A Real Victory

Today—just shy of two years since I started adding types to our Ember app—it fully type-checks.

September 05, 2018Filed under Tech#ember.js#flow#javascript#software development#typescriptMarkdown source

On September 29, 2016, I started working on adding (Flow) types to the Ember app I had been working on since the start of the year. Throughout the rest of the year I worked on adding some basic Flow types to our app and for Ember. For my last commit in 2016, I switched us to TypeScript and began the rest of the long journey to fully type-checking our app. In early 2018, we made it to “the app type-checks”… in the loosest strictness settings.

And as of 6pm today—September 5, 2018, almost two full years later, and 21 months after we switched from Flow to TypeScript (more on this below)—we have a fully type-checked TypeScript Ember application, with the strictness notches dialed as strict as they will go.

It took almost two full years for us to get there, and I’m incredibly proud of that work.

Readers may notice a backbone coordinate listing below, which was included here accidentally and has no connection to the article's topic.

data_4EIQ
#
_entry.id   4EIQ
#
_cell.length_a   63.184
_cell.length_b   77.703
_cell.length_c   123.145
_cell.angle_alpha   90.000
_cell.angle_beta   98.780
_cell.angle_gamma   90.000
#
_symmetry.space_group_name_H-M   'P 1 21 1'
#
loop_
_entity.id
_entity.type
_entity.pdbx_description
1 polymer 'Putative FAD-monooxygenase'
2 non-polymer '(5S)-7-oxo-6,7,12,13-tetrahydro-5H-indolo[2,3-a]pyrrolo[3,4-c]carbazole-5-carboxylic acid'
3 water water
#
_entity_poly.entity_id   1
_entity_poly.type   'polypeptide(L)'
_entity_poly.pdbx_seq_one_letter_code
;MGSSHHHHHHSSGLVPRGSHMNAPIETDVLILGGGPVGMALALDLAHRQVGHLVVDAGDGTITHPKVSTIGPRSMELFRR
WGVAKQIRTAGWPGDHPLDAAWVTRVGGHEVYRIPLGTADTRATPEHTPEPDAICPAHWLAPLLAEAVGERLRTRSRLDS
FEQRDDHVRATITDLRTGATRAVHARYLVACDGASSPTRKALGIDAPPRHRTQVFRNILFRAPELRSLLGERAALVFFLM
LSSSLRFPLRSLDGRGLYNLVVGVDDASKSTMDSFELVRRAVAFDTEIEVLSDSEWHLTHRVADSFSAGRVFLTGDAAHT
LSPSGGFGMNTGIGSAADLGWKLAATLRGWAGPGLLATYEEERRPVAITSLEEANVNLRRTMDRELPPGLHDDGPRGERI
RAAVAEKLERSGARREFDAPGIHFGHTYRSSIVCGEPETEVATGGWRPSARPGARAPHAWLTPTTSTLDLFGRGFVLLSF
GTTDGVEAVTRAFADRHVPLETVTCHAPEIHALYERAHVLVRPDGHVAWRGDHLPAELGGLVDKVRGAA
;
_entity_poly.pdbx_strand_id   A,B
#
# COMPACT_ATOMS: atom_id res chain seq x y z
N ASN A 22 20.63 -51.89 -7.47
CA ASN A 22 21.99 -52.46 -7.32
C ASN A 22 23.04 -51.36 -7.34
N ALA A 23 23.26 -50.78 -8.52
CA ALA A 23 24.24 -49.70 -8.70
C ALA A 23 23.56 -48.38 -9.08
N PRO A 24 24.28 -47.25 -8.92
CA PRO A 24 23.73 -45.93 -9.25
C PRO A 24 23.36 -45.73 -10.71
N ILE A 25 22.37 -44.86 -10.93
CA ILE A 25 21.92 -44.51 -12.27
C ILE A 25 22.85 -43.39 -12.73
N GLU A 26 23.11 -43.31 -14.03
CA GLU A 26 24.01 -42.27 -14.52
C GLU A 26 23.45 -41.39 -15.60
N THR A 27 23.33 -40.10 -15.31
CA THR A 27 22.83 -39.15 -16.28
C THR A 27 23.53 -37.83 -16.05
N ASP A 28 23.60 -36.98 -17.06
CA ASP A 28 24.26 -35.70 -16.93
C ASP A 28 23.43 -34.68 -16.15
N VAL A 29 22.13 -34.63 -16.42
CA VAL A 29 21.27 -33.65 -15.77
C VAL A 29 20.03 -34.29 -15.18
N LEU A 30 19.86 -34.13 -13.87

It took almost two full years because it was a lot of work, and slow work to do at that, and it was rare that I could block out any large chunks of time for that work—we had to sneak in improvements between features we were working urgently on for our clients and our own internally goals. More, it wasn’t just the work of adding types to our application. It was also the work of writing types for Ember itself, and for the surrounding ecosystem—which thankfully I did not finish alone, but which I did have to start alone. It was the work of integrating (and reintegrating) TypeScript into Ember’s build pipeline.

Happily, I did not do most of that work alone, and even on our app I’ve had a ton of help getting the types in place. But it has been a massive task, and finishing it today was a real victory. It’s not perfect. We have 200-or-so instances of any in the application (most of them in semi-legitimate places, to be fair), and I wish it were more like 20. We have a number of places in the app with the ! “I promise this isn’t null or undefined here” operator on some nullable field, with long comments explaining why it’s not possible for it to be null there.1

But it type-checks today, and type errors fail the builds, and that is a real victory.

You can consider this “part 1” of my thoughts on what feels to me like a pretty significant achievement. I’ll hopefully follow this up with some backstory sometime in the next few weeks.

  1. See my recent post on thinking a lot about design decisions I would have made differently with TypeScript’s strict null checking available from day one!